• The imam of the congregation {jama‘ah} is one person so as to serve as a clue that the imam of the society {jami‘ah} should also be one person so as to have centralization in the conduct of affairs.

• The imam of the congregation is supposed to attend to the weakest among the people, and this is a lesson that in decision-making, the deprived class of the society must be attended to. While praying, when the Messenger of Allah (S) heard the cry of a child, he hurriedly performed the prayer so that in case the mother of the child had ever participated in prayer, she could quickly attend to the needs of her child!71

• The first command after the creation of man was the command for prostration addressed to the angels: “Prostrate before Adam (Adam)!”72

• The first place on earth that surfaced and became dry was the site of worship (Mecca and the Ka‘bah).73

• The first task done by the Messenger of Allah (S) after his emigration {hijrah} to Medina was the construction of a mosque.

• Prayer is both the enjoinment of what is good {amr bi’l-ma‘ruf} and the forbiddance of what is evil {nahyi ‘ani’l-munkar}. We say every day in the adhan and iqamah: “Come to prayer; come to (the means of) success; come to the best of deeds.” That is, of all affairs, the best deed is prayer. Also, prayer keeps man away from corruption and indecency:
﴿ إِنَّ الصَّلاةَ تَنْهى‏ عَنِ الْفَحْشاءِ وَ الْمُنْكَرِ ﴾
“Indeed the prayer prevents indecencies and wrongs.”74
• Prayer consists of movements which have emanated from consciousness and cognition. It is through the cognition of God that by His order, for His sake and because of zeal for Him, we stand in prayer, and thus, the Qur’an has prohibited us from praying while in a state of drunkenness75 and indolence76 so that whatever we recite in prayer must be with consciousness and attention.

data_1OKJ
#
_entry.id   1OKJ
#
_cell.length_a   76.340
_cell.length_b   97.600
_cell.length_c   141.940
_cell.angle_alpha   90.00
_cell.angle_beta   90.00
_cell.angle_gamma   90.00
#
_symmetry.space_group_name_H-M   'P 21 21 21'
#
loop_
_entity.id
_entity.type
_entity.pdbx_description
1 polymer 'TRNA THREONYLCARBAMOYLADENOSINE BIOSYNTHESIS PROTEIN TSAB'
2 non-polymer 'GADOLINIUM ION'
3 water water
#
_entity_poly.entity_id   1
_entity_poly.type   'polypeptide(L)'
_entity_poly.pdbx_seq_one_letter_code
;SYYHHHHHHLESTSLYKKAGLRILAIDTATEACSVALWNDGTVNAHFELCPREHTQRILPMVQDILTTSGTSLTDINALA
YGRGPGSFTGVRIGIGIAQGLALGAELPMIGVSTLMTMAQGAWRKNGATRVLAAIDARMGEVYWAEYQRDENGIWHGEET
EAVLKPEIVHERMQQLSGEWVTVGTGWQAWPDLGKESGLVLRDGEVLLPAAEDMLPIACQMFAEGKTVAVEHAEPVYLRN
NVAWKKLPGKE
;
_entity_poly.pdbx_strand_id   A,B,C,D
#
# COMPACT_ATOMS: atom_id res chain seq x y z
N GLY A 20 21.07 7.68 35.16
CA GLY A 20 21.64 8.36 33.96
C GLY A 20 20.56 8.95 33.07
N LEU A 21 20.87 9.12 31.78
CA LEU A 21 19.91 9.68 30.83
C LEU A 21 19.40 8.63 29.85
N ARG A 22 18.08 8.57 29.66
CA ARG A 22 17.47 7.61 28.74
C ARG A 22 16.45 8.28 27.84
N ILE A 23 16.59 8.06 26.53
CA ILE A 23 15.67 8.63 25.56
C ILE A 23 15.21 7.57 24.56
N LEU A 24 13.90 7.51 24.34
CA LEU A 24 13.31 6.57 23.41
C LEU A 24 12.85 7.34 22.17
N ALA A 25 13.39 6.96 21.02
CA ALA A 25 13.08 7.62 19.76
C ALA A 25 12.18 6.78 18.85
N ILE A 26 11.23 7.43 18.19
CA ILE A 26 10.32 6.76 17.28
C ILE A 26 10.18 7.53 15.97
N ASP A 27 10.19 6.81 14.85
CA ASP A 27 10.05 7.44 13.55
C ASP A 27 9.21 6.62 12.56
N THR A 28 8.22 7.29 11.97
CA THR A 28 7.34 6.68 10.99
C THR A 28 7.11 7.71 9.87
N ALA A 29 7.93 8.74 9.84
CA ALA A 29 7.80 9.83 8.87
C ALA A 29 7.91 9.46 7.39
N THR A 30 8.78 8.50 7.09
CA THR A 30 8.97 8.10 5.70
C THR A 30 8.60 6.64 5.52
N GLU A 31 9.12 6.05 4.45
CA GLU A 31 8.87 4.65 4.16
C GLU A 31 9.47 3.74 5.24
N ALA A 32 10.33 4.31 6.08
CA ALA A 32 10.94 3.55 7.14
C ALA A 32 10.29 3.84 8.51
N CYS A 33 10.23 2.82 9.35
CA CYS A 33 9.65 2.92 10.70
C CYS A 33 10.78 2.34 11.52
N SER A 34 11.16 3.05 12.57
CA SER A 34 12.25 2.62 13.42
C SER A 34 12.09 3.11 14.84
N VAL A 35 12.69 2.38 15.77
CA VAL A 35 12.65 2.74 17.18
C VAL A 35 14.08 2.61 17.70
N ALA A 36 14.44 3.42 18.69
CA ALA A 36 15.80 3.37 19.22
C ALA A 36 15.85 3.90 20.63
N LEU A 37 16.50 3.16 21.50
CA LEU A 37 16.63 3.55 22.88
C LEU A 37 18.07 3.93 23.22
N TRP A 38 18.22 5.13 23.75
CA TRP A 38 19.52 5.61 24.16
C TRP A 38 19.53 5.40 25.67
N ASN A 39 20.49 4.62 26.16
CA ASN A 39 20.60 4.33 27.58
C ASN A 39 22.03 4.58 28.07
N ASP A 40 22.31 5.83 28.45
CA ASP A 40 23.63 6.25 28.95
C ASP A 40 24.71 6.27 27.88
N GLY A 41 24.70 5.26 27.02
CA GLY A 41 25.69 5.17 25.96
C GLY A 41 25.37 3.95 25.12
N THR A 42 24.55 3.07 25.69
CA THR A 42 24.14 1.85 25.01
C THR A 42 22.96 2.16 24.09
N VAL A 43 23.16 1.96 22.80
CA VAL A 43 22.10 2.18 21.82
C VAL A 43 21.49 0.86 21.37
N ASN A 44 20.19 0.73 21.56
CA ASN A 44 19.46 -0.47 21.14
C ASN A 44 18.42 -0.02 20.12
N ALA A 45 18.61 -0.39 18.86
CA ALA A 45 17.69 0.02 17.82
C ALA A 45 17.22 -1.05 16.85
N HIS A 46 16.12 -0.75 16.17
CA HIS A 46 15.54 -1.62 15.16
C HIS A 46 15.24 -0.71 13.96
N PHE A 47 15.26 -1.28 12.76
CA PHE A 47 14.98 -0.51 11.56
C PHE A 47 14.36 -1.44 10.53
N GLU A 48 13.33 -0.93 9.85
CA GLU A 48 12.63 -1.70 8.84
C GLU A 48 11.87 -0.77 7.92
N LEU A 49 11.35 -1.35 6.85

• Prayer gives awareness. The Jum‘ah prayer is held every Friday of the week and prior to it two sermons {khutbahs} are delivered. These two sermons are made in lieu of two rak‘ahs of prayer, and in a sense, are part of the prayer. According to Imam ar-Rida (‘a), the sermons must inform the people of all the issues in the world.77 Listening to the sermons and then praying means being informed and then praying.
• Prayer means exit from one’s self and soaring toward God. The Qur’an says in this regard:
﴿ وَ مَنْ يَخْرُجْ مِنْ بَيْتِهِ مُهاجِرًا إِلَى اللّهِ وَ رَسُولِهِ ثُمَّ يُدْرِكْهُ الْمَوْتُ فَقَدْ وَقَعَ أَجْرُهُ عَلَى اللّهِ ﴾
“And whoever leaves his home migrating toward Allah and His Apostle, and is then overtaken by death, his reward shall certainly fall on Allah.”78
Imam Khomeini says: Migration {hijrah} from the abode of the heart to God is one of the manifestations of this verse. Migration from self-admiration, self-centeredness and self-conceit toward worship of God, love of God and God-wariness is the greatest of migrations.79

• Prayer is in the rank {manzilah} of the Greatest Name of Allah {ism al-a‘zam}, nay it is the Great Name of Allah itself!

• In prayer, the honor {‘izzah} of the Lord {rabb} and the lowliness {dhillah} of the servant {‘abd} is manifested, and this station is already sublime.

• Prayer is the banner of Islam.

Just as a banner is a symbol, prayer is the symbol and the emblem of Islam. Just as a flag is respected, and insulting it is tantamount to insulting a nation and country, insulting and neglecting prayer also means insulting and neglecting the religion as a whole. Just as hoisting the flag is a sign of political vitality and military prowess, performance of prayer is also the same.
Prayer and the Qur’an
In many cases, the Qur’an and prayer have been mentioned together such as in this verse:
﴿ يَتْلُونَ كِتابَ اللّهِ وَ أَقامُوا الصَّلاةَ ﴾
“Indeed those who recite the Book of Allah and maintain the prayer.”80
And in another place, it states:
﴿ وَ الَّذينَ يُمَسِّكُونَ بِالْكِتابِ وَ أَقامُوا الصَّلاةَ ﴾
“As for those who hold fast to the Book and maintain the prayer.”81
Sometimes, one attribute has been mentioned for prayer and the Qur’an, just as the word